Like everyone else, I’ve been following the Final Cut Pro X kerfuffle with Apple and it’s high end video editing customers. What I’ve learned is that everyone is coming at the issue from a different angle, with different needs and perspectives, so the issue seems very confusing. The only way to cut through all that is to understand the Apple politics, and that’s what this former Apple employee, Sachin Agarwal, provides: “Why Apple built Final Cut Pro X.” There’s always a story behind the story.
This was all Apple’s fault. Apple tends to create hype for new products without revealing the technical details about its new product that professionals need. As a result, the default assumption is that the new product is better than the old product. In the case of FCP X, that turned out not to be the case, and Apple has been forced to offer refunds to angry users. Now, Adobe is taking advantage of Apple’s stumble by offering discounts, a Switcher Program, to lure then over to Adobe’s own products.
This is nothing new with Apple. The company cloaks its new products in secrecy and expects customers to buy new products sight unseen, all wound up by the hype. But when it comes to people who make their living with Apple products, Apple needs to be more professional, more transparent. It’s always been a constant problem with Apple, and I wish they’d come to terms with it.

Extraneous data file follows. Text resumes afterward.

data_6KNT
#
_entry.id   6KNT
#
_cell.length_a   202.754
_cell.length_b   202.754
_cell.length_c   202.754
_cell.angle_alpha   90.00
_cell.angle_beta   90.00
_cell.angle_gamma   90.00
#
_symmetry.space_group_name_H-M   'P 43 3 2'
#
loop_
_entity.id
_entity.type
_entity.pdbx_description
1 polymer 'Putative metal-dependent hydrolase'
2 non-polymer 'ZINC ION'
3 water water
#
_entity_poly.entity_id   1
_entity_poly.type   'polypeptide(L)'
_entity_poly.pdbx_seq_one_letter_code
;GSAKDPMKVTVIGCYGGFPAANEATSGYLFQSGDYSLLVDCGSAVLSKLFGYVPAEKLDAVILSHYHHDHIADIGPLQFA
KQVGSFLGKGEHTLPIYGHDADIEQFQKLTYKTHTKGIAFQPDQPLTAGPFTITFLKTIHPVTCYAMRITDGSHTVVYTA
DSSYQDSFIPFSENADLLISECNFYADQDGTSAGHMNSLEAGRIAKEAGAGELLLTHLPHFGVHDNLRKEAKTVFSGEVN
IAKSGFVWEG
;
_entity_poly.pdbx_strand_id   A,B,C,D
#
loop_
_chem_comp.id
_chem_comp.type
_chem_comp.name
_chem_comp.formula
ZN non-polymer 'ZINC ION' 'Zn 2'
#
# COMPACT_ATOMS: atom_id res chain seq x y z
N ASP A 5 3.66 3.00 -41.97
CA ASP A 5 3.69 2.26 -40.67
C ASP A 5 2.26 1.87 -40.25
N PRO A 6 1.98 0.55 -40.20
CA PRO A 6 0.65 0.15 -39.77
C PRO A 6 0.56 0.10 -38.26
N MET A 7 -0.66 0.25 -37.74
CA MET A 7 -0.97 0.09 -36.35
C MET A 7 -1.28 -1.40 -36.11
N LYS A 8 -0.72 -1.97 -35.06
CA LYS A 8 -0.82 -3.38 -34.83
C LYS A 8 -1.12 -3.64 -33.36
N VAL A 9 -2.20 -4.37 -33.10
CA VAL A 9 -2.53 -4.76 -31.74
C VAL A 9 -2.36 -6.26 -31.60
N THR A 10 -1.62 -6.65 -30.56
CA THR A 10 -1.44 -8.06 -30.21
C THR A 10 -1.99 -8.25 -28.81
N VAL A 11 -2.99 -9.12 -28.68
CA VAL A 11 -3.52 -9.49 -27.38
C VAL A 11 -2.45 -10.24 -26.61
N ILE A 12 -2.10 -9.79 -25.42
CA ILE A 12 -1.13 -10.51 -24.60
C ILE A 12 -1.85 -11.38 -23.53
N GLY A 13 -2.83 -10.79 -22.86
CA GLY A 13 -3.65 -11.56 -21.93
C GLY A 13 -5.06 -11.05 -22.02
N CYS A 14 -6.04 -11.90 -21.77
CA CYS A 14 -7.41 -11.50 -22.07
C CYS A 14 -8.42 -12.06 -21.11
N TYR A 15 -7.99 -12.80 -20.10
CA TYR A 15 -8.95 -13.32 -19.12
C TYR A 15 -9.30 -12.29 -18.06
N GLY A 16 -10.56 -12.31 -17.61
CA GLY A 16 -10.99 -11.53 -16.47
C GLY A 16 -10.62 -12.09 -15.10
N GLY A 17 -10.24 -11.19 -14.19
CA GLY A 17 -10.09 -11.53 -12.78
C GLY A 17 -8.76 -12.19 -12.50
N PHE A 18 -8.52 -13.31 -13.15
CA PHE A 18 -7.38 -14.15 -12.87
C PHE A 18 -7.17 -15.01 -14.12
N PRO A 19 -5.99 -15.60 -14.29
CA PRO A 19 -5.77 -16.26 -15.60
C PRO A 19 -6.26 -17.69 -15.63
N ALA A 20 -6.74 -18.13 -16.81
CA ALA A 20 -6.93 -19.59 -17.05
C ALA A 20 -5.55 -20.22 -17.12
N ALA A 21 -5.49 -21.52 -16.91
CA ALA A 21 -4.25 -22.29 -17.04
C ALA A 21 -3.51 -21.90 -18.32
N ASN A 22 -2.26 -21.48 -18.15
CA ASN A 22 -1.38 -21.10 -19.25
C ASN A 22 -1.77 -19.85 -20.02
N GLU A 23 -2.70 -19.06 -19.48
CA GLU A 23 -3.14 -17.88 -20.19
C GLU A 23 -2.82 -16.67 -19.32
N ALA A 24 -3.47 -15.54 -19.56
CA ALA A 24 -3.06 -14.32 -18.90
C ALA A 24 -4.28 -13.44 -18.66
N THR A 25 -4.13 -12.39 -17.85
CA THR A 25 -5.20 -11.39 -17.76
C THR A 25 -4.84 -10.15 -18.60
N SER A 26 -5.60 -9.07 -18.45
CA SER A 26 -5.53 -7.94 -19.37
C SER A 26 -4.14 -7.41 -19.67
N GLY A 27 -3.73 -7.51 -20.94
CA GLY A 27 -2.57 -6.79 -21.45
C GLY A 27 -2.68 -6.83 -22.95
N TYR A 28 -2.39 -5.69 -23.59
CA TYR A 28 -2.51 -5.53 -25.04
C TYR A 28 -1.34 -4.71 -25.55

Also, like many others, I was hoping that the Hewlett Packard TouchPad would give Apple some healthy competition. This week, the reviews started rolling in, and it appears that HP made the classic mistake. Instead of starting simple but clean and reliable, and taking its lumps like Apple does, HP decided to shoot for a lot at launch and didn’t nail everything perfectly. The result is that no reviewer was very enthusiastic about the release version, although many expressed high hopes for the future. Here’s a collection of some major reviews:
- Review: Walt Mossberg, Wall Street Journal
- Review: David Pogue, The New York Times
- Review: Joshua Topolsky, This is My Next…
- Review: Jason Snell, Macworld
- Review: Ed Baig, USA Today
- Interview with Richard Kerris by Jim Dalrymple, The Loop
My first reaction to the interview with Richard Kerris (formerly with Apple) is that the HP/Palm positioning is disingenuous. To say that the target isn’t Apple but, rather, is the enterprise sounds good until you realize that the iPad already has significant penetration in the enterprise. The iPad already meets the needs of enterprise users, in spades, so HP’s real job is to explain why the iPad can’t meet the enterprise needs, but the TouchPad can. That will be an interesting challenge, both technically and politically.
I wish you all a safe, happy and rain-free holiday weekend.
[UPDATE: This just in: A humorous look at the organizational charts of some major corporations.]
Photo credits, in order: Bob Cringely, iStockPhoto.com, Hewlett Packard